Pali, India

Photo: subhadipin via
Photo: subhadipin via

You’re in the middle of nowhere. Actually, you’re surrounded by tall grasslands. Mustard fields, granite boulders, and deep gorges are in the distance. Jodhpur and Udaipur are both about three hours from here. The inhospitable Thar Desert isn’t far away. Pakistan is beyond that. So why would you travel to western India? To see leopards.

You’ve spent the last few days touring Rajasthan, the largest state in India. You visited Ranakpur’s temples. The Jain temple, which was completed in 1458, is made of white marble. It’s supported by nearly 1,500 unique pillars. The smaller, eastern-facing Sun temple has intricate sculpture work. Then you went to the Kumbhalgarh Fort, a Mewar fortress also built in the 15th century. The walls of the hilltop fort extend for 36 kilometers, making it the second-largest wall, after the obvious one, in Asia.

Then you arrived at the Jawai Leopard Camp, where nine tents sit near a winding, sandy riverbed and kopjes. The luxury tents have an Art Deco vibe: stainless steel furniture with black-and-white decorations, plus pops of red. They also have air conditioning, large decks, and endless views. You were welcomed with champagne and an umbrella to protect you from the hot sun. You cooled off in the pool. You ate a picnic lunch by the shallow lake. You walked through the bush with a red-turbaned Rabari herdsman, who pointed out flamingoes and cranes, hyenas and a jackal. And you waited for dusk.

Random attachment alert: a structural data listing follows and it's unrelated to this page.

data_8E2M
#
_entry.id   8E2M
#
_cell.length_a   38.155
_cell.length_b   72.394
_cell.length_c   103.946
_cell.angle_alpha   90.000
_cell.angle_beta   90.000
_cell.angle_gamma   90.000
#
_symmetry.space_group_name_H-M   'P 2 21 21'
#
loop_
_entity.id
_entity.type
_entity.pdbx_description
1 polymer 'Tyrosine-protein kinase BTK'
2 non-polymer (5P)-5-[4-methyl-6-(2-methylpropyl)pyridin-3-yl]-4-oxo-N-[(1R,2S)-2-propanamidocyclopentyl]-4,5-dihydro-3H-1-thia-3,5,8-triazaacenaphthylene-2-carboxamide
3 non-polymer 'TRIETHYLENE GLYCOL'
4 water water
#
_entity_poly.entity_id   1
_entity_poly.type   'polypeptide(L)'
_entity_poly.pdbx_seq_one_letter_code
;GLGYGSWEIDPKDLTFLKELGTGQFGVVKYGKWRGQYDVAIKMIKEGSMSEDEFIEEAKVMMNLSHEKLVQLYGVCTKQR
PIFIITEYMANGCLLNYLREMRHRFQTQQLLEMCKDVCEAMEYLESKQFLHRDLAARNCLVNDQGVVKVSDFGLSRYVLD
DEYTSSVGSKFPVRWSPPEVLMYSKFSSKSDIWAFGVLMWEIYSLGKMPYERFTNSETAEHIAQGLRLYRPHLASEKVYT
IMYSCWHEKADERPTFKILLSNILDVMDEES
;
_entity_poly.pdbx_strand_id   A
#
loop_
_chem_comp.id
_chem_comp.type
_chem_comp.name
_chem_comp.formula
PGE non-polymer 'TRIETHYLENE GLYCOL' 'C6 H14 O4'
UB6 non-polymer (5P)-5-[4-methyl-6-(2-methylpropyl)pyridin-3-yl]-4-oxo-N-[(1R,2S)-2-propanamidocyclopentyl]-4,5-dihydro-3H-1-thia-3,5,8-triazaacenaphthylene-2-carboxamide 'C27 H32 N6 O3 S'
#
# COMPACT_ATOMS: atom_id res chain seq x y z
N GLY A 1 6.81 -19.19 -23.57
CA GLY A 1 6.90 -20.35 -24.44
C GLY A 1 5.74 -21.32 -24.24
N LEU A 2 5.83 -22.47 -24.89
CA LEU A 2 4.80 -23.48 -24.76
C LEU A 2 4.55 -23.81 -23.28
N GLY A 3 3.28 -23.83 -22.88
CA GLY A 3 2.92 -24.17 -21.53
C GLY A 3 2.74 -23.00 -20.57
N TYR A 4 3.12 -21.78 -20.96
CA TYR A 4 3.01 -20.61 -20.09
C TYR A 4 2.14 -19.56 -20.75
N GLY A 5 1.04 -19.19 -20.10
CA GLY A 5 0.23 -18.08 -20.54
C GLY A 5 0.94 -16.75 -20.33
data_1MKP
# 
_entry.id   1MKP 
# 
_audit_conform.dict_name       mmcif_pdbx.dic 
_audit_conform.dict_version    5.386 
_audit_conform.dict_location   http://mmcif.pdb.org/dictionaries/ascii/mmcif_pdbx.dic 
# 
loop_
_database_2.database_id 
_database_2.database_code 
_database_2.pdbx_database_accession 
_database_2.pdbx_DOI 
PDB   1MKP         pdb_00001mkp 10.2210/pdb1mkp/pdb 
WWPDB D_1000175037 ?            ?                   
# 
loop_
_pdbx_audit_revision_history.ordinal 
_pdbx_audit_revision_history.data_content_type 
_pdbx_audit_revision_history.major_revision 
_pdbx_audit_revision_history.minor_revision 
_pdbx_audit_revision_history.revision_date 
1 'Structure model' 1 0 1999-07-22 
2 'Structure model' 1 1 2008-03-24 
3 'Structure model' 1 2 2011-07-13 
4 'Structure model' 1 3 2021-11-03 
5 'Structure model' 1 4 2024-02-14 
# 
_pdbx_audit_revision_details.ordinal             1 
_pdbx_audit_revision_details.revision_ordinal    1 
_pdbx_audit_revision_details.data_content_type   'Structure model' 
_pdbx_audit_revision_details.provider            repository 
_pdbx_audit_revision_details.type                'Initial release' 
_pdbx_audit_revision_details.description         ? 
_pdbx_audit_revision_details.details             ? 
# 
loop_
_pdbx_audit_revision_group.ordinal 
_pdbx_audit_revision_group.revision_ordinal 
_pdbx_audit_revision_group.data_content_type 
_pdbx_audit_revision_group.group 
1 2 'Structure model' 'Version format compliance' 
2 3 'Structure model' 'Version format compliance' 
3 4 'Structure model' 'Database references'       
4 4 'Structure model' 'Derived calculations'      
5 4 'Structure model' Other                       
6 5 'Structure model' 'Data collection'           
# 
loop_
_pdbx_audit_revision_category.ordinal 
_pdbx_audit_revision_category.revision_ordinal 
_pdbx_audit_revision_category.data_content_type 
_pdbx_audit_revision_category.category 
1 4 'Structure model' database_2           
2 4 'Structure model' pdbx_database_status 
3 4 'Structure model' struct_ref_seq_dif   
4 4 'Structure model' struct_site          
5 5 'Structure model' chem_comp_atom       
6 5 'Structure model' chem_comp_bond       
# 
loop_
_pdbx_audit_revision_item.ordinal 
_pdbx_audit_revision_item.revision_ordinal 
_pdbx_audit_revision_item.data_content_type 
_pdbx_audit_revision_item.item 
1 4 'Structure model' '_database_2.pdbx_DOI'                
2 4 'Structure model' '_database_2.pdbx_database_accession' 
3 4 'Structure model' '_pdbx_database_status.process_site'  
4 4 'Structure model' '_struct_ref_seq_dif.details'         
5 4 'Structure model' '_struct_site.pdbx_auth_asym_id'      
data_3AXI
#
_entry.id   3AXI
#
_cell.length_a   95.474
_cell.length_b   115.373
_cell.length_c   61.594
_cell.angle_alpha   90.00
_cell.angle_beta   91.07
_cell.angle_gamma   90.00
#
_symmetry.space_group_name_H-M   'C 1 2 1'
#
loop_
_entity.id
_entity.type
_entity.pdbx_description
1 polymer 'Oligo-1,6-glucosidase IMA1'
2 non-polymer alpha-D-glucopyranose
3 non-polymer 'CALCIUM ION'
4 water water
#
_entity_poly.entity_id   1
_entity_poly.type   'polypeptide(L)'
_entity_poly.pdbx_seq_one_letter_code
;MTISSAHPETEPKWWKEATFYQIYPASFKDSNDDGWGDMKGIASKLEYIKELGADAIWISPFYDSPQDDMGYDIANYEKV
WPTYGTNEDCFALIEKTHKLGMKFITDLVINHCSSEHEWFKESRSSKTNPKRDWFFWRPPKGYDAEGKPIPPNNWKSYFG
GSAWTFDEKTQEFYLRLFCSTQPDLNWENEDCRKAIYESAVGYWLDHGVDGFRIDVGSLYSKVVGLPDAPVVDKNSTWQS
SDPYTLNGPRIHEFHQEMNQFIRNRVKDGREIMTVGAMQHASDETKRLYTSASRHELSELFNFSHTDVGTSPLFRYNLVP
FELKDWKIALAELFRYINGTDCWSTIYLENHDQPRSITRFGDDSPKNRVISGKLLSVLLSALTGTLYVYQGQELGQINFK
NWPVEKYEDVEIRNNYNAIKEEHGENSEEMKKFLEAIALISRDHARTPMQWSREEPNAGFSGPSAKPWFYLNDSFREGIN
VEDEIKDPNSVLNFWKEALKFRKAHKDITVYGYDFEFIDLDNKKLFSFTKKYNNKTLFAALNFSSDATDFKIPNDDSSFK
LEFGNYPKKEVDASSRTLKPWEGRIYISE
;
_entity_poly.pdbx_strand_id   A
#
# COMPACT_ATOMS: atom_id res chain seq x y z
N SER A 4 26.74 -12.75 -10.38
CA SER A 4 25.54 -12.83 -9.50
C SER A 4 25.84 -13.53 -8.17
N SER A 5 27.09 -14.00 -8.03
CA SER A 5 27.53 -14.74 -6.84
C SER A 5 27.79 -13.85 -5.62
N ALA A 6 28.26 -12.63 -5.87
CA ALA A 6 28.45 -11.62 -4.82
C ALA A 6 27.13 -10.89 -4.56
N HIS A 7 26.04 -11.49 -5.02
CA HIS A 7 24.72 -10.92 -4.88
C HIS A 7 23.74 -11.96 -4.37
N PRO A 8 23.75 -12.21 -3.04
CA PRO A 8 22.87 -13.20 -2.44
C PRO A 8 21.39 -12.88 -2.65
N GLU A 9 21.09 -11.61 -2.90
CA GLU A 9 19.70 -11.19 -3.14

Photo: Heman kumar meena (Own work) [CC-BY-SA-3.0 (], via Wikimedia Commons
Photo: Heman kumar meena (Own work) [CC-BY-SA-3.0 (, via Wikimedia Commons
When the sun begins to set, board a four-wheel-drive Jeep and head away from the camp. Your guide quickly spots an Indian great horned owl. You’re still focused on one of the largest owls in the world when leopard tracks are spotted. You grab a pair of binoculars and brace for a leopard, but the tracks disappear. You stop for tea and a quick snack, though you’re eager to continue. The people you met earlier at the pool saw five of the large cats this morning. They must still be in the area.

You’re starting to get discouraged when the Jeep suddenly stops. The guide raises his finger to his lips to quiet everyone and then points off to the right. Three Indian leopards are ripping apart what appears to be a goat. You feel bad for the helpless creature, though you’re fascinated at the same time. You watch the leopards—which have long tails, short ears, yellowish eyes, and gorgeous coats—devour their dinner. You only turn away when, one by one, they slowly walk through the tall grass and disappear. That’s why you visit western India.


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